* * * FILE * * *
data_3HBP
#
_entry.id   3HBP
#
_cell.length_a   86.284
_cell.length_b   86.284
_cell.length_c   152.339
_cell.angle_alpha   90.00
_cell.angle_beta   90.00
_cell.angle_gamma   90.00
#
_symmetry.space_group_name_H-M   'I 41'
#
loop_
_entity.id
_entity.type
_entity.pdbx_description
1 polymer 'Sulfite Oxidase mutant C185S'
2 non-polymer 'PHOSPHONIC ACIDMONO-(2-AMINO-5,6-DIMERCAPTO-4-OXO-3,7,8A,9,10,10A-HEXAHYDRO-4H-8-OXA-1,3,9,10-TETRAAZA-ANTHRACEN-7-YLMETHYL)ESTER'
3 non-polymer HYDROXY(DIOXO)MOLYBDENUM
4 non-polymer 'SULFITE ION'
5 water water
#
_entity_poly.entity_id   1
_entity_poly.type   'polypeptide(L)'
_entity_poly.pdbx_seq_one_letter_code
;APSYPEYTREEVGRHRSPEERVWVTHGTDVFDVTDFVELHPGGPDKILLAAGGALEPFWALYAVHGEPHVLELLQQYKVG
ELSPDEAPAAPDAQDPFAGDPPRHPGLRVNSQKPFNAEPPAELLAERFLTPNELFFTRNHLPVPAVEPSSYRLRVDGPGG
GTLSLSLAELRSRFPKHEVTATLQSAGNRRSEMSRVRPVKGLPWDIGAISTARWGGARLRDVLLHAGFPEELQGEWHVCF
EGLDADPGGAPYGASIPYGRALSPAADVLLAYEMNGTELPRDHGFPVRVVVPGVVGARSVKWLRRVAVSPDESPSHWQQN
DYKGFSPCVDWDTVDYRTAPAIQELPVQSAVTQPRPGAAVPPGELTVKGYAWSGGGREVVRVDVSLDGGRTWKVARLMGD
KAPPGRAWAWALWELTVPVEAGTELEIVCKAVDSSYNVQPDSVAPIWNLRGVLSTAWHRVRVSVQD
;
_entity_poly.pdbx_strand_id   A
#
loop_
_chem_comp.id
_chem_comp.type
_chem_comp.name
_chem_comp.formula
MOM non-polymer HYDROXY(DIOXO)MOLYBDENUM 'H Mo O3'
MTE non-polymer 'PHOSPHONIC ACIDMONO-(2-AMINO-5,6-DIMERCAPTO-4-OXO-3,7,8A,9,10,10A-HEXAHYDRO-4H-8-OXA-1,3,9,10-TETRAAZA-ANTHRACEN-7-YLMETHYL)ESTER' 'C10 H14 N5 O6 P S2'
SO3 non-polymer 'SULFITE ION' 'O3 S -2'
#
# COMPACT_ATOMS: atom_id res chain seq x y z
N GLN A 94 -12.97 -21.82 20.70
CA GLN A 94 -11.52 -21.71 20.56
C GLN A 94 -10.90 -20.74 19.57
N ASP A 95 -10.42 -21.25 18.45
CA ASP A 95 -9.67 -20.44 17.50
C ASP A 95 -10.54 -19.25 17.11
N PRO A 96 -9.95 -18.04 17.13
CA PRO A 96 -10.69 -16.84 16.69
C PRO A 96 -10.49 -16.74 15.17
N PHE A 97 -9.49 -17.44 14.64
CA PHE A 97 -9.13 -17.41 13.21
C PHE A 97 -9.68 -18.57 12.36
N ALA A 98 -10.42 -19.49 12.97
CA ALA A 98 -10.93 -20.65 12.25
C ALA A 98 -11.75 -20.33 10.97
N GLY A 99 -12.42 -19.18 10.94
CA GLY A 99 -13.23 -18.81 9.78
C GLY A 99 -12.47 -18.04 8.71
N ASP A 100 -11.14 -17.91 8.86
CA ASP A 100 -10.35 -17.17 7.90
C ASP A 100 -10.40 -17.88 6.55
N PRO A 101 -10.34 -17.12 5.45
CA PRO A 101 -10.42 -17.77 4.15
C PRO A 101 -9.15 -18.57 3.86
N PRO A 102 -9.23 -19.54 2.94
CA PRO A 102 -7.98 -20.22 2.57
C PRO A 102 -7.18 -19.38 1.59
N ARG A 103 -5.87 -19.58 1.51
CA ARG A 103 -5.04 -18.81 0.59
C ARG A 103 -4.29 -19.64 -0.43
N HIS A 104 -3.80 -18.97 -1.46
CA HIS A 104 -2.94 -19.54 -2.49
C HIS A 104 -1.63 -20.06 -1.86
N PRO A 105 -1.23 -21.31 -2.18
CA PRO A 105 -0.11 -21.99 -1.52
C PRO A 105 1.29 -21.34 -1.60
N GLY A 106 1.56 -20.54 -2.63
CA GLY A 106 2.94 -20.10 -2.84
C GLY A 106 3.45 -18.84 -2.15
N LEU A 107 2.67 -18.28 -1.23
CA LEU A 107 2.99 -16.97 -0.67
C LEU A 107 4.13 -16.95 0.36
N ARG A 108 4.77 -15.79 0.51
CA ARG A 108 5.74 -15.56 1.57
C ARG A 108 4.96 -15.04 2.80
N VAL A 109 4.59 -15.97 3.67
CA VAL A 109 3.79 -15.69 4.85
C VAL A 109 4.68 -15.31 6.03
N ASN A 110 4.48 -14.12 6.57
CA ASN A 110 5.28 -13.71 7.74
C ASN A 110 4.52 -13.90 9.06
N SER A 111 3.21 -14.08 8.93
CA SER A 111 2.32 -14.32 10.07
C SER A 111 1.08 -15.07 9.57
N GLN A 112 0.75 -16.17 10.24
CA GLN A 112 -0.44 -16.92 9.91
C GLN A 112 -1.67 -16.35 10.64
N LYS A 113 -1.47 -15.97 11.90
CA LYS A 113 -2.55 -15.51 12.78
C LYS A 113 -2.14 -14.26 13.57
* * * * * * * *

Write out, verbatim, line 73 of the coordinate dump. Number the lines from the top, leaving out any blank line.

N ARG A 103 -5.87 -19.58 1.51